Timing of the intervention for intracranial hematomas is critical for its success, specifically since expansion of the hemorrhage can result in debilitating and sometimes fatal outcomes. Led by Britton Chance, we and an extended team from University of Pennsylvania, Baylor and Drexel universities developed a handheld brain hematoma detector for early triage and diagnosis of head trauma victims. After obtaining de novo Food and Drug Administration clearance, over 200 systems are deployed in all Marine battalion aid stations around the world. Infrascanner, a handheld brain hematoma detection system, is based on the differential near-infrared light absorption of the injured versus the noninjured part of brain. About 12 independent studies have been conducted in the USA, Canada, Spain, Italy, the Netherlands, Germany, Russia, Poland, Afghanistan, India, China, and Turkey. Here, we outline the background and design of the device as well as clinical studies with a total of 1293 patients and 203 hematomas. Infrascanner demonstrates high sensitivity (adults: 92.5% and children: 93%) and specificity (adults: 82.9% and children: 86.5%) in detecting intracranial hematomas >3.5 mL in volume and <2.5 cm from the surface of the brain. Infrascanner is a clinically effective screening solution for head trauma patients in prehospital settings where timely triage is critical.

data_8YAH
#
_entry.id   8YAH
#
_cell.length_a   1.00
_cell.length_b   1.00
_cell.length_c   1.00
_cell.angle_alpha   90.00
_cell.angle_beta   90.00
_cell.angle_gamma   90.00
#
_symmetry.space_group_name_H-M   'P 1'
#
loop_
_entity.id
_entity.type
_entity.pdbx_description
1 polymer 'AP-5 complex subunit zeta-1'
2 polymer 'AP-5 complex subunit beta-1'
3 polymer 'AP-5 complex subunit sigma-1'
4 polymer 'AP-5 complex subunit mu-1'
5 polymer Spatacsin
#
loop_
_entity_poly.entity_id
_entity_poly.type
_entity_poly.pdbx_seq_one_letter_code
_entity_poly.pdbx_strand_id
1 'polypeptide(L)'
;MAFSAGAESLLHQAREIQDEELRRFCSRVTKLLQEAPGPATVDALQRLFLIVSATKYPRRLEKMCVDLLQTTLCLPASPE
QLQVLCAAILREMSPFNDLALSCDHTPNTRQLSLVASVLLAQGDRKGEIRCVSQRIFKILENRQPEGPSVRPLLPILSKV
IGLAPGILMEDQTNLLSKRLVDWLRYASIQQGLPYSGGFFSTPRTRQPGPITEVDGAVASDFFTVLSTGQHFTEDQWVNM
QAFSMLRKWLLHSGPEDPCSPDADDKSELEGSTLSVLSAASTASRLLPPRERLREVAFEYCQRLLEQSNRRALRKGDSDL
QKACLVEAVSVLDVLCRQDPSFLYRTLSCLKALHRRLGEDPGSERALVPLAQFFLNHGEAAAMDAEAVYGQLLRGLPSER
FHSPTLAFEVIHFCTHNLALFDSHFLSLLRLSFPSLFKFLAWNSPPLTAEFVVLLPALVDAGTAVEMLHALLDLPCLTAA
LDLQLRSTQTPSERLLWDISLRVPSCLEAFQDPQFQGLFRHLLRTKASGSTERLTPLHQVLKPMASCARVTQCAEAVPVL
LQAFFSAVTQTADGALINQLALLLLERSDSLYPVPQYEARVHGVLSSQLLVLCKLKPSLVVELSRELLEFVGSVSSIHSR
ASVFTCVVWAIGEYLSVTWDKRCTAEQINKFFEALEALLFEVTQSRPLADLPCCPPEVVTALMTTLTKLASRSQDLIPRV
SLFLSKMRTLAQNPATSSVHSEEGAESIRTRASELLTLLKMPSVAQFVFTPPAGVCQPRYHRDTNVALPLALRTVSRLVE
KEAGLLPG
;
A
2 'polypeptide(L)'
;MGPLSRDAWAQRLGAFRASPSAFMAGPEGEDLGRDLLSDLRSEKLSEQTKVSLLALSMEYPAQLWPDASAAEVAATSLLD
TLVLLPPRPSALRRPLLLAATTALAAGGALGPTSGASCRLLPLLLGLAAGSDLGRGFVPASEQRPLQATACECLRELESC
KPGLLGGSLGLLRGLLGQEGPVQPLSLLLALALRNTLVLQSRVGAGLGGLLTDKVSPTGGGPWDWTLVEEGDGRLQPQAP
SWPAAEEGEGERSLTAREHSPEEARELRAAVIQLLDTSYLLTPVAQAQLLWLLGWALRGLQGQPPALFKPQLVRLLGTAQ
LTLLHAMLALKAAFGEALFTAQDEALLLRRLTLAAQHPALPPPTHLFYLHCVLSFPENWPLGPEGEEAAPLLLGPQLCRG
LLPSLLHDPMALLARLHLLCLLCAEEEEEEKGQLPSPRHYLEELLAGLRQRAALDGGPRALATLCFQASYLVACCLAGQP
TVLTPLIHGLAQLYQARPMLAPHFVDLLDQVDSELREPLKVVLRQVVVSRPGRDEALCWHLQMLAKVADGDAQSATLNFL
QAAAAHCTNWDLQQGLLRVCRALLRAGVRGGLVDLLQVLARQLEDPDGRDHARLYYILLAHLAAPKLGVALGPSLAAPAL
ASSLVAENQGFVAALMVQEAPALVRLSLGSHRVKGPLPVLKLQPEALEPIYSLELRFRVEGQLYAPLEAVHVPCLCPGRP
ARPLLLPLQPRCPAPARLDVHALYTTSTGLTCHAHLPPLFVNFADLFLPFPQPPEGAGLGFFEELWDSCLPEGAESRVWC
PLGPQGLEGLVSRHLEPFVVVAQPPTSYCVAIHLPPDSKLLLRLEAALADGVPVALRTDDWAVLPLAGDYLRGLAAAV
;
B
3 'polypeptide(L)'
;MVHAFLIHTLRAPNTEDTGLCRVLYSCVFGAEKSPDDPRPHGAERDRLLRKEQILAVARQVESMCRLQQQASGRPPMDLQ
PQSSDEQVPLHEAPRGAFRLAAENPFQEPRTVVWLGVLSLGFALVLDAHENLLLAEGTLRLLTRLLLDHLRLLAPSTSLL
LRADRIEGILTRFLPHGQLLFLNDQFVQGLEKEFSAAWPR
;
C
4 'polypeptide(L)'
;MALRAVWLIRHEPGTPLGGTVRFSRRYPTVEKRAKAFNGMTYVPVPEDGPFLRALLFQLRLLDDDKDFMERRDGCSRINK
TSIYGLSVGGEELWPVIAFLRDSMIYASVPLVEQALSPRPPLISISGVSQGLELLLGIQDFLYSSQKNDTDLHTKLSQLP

Transcranial magnetic stimulation (TMS) is a noninvasive method used to excite or inhibit cortical activity for experimental, diagnostic, and therapeutic interventions. However, nonmotor regions of the brain targeted in TMS therapies, such as the dorsolateral prefrontal cortex (DLPFC), offer no extrinsic response to stimulation, resulting in a need for a practical method for the evaluation of treatment. We sought to determine the capability of a continuous-wave light emitting diodes (LED)-based functional near-infrared spectroscopy (fNIRS) system to measure evoked cortical hemoglobin changes in the DLPFC during the simultaneous application of TMS to the left-DLPFC under brief stimulation paradigms used in the clinic. Seventeen healthy participants received short TMS trains at F3 in four different stimulation conditions (single pulse, high frequency, intermittent theta burst, and sham) while adjacent fNIRS measurements were recorded. Ten 2-s trains of each stimulation type were delivered with an intertrial interval of 40 s. Results indicated that high-frequency stimulation produces a larger and more evident response than other measured conditions. These findings show that a continuous-wave LED-based fNIRS system can be used to measure TMS-evoked responses and that future TMS applications can benefit from concurrent assessment of localized cortical activation changes.